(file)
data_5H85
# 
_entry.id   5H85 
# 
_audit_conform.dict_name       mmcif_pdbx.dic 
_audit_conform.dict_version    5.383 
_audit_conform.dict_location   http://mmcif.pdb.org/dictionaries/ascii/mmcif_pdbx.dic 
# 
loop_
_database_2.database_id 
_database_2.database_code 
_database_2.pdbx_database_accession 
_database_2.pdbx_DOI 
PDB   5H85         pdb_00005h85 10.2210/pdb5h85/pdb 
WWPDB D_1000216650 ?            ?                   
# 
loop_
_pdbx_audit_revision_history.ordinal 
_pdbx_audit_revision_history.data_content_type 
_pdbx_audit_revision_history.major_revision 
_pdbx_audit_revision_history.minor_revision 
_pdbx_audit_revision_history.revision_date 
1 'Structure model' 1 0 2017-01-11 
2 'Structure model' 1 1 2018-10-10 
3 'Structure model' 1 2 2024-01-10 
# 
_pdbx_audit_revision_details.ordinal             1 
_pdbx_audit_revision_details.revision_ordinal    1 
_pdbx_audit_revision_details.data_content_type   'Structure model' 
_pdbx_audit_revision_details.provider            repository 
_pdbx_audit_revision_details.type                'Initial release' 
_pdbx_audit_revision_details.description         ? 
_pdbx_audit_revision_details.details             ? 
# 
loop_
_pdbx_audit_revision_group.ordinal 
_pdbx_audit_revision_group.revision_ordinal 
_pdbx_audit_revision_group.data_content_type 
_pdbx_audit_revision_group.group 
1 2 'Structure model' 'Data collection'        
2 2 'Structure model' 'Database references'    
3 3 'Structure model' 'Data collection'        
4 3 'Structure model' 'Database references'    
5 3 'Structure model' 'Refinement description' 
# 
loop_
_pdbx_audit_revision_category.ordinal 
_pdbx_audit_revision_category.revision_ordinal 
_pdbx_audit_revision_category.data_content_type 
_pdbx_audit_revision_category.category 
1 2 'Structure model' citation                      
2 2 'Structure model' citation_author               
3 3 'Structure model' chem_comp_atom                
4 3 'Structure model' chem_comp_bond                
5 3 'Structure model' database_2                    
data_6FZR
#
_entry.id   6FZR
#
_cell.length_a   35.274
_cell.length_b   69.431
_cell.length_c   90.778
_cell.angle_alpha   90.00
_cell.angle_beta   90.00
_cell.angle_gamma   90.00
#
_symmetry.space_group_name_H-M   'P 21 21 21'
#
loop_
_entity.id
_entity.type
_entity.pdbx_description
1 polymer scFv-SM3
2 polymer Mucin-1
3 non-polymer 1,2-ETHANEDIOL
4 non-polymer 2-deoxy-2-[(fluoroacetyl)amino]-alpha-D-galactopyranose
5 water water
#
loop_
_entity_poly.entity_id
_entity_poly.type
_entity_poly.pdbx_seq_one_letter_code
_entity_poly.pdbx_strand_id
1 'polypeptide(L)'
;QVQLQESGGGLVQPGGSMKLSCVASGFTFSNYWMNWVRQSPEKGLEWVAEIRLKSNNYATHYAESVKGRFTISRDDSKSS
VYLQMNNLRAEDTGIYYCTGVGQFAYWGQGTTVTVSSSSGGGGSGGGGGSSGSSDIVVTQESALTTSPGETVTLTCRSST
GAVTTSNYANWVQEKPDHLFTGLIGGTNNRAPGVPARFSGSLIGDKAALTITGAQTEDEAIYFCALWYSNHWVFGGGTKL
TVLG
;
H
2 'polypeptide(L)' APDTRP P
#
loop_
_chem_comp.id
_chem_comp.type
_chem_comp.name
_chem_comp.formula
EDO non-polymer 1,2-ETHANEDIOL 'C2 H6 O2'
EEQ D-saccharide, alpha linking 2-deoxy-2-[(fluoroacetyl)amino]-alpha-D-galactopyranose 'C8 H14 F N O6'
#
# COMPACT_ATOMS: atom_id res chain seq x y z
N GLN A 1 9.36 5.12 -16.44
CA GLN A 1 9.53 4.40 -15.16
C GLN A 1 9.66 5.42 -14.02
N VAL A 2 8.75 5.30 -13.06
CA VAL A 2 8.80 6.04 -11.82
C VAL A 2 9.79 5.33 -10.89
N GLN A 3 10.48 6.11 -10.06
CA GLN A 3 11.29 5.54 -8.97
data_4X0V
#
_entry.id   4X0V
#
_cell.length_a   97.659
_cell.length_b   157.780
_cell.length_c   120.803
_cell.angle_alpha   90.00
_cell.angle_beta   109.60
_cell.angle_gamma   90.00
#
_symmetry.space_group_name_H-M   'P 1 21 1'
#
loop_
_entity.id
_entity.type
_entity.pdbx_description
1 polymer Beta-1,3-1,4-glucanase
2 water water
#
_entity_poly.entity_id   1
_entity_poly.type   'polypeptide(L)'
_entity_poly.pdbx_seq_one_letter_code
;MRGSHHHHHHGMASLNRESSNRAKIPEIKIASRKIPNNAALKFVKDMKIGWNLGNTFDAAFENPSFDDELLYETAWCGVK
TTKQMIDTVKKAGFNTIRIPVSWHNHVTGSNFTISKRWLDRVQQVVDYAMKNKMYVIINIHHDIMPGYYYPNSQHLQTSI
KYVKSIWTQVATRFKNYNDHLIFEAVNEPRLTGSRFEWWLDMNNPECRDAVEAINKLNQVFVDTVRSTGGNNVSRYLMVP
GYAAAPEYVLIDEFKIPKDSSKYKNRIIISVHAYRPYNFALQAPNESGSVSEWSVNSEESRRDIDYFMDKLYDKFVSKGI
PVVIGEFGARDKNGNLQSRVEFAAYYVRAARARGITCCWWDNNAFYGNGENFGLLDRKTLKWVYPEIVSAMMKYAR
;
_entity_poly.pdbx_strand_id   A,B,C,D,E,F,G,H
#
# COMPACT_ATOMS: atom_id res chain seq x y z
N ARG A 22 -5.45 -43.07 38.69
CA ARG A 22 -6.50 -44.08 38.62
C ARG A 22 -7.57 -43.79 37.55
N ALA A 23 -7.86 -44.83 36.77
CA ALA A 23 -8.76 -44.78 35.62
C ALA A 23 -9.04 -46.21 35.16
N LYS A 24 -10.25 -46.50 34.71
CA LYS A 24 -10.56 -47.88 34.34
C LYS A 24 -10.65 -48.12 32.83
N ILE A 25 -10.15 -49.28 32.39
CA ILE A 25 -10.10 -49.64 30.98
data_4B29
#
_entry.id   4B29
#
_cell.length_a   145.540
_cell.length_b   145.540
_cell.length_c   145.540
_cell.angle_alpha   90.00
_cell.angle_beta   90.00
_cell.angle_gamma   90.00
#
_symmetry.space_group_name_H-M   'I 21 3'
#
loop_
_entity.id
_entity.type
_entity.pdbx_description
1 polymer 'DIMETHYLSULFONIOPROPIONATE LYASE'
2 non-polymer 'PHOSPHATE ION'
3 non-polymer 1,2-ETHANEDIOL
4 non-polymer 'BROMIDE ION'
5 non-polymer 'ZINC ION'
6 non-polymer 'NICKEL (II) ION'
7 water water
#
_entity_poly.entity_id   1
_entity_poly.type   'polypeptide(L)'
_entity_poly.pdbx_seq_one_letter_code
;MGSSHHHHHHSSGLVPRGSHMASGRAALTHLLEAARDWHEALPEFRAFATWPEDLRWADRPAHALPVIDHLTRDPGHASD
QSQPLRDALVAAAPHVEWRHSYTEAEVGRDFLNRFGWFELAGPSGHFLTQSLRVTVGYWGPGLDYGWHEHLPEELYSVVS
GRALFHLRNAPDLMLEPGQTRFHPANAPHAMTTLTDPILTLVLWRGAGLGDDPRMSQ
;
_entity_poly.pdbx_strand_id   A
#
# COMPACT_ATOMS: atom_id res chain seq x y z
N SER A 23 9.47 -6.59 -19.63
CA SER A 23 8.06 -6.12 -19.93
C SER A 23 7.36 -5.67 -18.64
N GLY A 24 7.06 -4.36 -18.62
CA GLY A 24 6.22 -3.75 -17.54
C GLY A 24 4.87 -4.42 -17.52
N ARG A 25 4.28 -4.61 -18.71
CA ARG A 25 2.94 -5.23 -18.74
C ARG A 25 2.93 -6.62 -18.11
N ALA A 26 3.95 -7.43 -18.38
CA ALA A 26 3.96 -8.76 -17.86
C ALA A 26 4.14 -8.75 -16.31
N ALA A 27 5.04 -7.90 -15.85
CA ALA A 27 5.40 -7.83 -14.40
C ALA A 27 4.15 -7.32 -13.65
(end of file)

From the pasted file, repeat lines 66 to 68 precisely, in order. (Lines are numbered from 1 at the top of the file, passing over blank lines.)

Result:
#
_symmetry.space_group_name_H-M   'P 21 21 21'
#